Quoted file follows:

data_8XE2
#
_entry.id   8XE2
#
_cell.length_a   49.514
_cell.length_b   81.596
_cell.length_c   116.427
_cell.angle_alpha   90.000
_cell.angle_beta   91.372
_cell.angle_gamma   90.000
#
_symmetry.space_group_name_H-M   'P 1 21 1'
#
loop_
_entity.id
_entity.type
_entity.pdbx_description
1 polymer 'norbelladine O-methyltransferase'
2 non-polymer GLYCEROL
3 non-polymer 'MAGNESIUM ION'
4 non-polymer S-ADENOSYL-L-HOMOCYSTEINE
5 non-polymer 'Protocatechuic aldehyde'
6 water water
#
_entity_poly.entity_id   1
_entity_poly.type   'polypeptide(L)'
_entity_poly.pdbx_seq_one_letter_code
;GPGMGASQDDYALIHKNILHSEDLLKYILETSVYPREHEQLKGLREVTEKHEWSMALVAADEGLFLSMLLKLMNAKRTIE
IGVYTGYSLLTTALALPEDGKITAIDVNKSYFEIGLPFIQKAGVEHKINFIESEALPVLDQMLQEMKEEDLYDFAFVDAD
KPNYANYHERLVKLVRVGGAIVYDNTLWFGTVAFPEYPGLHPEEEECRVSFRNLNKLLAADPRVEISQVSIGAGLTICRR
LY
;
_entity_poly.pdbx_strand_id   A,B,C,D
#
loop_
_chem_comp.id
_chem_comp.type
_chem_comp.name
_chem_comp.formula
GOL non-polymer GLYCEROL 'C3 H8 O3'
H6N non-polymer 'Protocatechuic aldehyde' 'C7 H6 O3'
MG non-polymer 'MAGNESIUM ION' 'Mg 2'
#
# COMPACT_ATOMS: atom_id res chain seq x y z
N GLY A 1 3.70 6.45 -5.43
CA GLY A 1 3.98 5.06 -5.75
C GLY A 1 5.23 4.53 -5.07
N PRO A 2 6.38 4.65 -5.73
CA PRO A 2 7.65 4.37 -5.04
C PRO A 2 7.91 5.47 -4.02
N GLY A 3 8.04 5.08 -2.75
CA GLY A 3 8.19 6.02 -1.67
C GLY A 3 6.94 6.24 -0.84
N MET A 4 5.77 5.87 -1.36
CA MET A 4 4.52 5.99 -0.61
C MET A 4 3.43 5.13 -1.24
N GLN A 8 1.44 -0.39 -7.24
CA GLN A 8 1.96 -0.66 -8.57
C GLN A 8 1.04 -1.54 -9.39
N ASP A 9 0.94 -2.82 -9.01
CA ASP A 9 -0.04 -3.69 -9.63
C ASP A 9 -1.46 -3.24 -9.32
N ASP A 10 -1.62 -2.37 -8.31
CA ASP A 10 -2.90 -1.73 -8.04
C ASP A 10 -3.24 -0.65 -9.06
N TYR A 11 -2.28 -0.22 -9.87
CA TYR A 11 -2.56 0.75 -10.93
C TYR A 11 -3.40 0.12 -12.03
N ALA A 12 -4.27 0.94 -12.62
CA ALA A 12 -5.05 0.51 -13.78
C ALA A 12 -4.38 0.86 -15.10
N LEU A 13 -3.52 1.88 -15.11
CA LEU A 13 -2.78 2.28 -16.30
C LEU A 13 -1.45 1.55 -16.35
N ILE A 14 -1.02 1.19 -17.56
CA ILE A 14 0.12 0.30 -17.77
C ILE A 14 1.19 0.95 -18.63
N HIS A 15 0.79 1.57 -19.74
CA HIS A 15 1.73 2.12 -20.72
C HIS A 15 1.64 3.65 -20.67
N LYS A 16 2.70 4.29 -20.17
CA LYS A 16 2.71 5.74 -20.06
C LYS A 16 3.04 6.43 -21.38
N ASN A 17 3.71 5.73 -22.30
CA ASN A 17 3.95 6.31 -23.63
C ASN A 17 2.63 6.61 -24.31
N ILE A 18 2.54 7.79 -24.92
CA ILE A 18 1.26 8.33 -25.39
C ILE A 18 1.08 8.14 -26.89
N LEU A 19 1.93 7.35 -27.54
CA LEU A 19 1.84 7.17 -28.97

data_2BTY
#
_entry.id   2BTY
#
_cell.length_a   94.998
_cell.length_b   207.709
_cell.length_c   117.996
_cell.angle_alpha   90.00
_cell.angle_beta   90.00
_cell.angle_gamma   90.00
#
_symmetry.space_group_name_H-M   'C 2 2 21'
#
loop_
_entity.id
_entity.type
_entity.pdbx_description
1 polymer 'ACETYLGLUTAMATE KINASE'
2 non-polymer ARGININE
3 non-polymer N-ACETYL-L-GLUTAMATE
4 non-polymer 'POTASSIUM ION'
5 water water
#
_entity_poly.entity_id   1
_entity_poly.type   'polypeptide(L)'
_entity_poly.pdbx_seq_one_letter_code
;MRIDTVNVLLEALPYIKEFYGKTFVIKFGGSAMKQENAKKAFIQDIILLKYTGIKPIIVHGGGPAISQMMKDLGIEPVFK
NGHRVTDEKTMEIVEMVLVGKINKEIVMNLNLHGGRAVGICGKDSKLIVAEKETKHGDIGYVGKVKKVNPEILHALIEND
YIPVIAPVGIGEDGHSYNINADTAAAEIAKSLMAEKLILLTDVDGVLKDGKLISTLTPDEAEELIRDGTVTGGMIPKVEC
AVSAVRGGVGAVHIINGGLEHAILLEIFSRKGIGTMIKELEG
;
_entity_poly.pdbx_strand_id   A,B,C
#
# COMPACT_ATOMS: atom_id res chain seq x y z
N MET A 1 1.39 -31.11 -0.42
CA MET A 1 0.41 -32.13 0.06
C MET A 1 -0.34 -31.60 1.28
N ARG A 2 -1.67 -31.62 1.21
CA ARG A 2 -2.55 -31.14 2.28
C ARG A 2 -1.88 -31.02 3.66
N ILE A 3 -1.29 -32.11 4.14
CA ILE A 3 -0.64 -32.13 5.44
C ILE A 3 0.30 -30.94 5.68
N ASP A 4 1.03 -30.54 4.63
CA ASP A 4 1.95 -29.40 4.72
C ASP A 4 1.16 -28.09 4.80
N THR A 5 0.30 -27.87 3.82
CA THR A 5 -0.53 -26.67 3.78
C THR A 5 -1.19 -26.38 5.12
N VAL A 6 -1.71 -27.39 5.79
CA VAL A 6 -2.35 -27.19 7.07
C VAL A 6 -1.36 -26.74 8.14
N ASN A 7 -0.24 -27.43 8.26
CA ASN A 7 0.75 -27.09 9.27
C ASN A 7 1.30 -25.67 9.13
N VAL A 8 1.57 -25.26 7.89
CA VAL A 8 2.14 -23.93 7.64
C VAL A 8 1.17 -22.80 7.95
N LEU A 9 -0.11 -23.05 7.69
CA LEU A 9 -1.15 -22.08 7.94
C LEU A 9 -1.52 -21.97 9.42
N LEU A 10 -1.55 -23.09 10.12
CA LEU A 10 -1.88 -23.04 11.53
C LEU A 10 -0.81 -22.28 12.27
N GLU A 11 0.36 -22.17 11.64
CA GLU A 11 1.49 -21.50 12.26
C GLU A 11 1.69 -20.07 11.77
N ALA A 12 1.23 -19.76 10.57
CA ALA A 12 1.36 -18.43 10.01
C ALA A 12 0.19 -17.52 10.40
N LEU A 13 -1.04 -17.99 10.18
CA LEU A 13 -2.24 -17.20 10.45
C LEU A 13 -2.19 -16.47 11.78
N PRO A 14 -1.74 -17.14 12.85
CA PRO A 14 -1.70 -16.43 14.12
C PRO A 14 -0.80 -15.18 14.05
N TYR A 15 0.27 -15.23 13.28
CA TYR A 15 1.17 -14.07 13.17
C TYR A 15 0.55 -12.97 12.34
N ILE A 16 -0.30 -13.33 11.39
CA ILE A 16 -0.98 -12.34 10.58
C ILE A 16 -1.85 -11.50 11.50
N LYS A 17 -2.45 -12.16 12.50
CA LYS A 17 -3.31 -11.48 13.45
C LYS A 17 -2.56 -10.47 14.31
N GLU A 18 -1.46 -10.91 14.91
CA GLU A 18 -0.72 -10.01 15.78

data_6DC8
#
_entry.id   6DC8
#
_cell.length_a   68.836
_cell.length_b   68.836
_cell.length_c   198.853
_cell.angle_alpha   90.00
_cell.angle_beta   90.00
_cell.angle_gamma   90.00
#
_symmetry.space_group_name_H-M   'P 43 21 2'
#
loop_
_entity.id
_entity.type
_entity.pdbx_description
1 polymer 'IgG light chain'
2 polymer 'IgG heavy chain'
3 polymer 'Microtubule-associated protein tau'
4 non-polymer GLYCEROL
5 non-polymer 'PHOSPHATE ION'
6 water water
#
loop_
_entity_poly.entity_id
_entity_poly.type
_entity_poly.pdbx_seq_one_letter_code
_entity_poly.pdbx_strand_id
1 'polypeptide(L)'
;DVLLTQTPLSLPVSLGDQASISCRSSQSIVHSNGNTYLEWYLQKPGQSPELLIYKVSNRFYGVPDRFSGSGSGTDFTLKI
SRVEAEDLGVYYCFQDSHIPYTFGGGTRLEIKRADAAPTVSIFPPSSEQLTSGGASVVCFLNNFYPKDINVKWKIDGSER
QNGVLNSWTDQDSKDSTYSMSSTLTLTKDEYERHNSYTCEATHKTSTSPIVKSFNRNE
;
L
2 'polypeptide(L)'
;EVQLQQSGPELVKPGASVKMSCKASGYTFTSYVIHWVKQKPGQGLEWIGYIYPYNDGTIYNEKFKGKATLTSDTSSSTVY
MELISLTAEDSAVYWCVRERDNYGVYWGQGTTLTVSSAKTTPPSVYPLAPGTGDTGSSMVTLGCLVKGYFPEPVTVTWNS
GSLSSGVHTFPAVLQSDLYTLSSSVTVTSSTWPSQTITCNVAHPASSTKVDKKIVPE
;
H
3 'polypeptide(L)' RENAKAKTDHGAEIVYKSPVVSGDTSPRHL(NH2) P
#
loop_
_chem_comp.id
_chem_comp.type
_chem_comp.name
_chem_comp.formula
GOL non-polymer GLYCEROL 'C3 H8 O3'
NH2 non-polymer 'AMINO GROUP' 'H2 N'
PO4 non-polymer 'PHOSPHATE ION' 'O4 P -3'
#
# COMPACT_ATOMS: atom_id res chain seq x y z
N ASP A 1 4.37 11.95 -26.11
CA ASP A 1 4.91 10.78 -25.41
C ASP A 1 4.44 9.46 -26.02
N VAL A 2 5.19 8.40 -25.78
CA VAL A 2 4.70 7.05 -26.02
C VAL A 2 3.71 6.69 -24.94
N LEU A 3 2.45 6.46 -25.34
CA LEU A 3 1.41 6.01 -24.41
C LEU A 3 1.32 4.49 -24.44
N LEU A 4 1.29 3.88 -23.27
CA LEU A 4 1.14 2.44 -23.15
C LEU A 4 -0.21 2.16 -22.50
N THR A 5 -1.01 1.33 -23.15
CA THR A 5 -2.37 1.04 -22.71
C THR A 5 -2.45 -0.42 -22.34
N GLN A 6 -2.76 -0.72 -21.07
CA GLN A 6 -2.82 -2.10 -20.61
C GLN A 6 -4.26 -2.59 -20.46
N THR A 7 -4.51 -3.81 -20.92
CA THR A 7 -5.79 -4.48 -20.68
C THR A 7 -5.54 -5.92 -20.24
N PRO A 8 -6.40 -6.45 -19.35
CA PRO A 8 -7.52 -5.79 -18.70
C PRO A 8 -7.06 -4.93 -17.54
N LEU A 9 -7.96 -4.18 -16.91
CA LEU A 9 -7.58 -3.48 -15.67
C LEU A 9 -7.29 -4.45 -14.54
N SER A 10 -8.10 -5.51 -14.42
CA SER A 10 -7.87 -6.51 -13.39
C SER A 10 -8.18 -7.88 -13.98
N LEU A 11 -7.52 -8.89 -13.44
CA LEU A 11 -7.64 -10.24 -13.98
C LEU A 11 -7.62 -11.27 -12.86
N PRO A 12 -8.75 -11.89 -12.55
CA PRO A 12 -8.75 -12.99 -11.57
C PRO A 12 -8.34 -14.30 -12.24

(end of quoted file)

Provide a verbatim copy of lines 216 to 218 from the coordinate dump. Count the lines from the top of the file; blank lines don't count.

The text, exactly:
MELISLTAEDSAVYWCVRERDNYGVYWGQGTTLTVSSAKTTPPSVYPLAPGTGDTGSSMVTLGCLVKGYFPEPVTVTWNS
GSLSSGVHTFPAVLQSDLYTLSSSVTVTSSTWPSQTITCNVAHPASSTKVDKKIVPE
;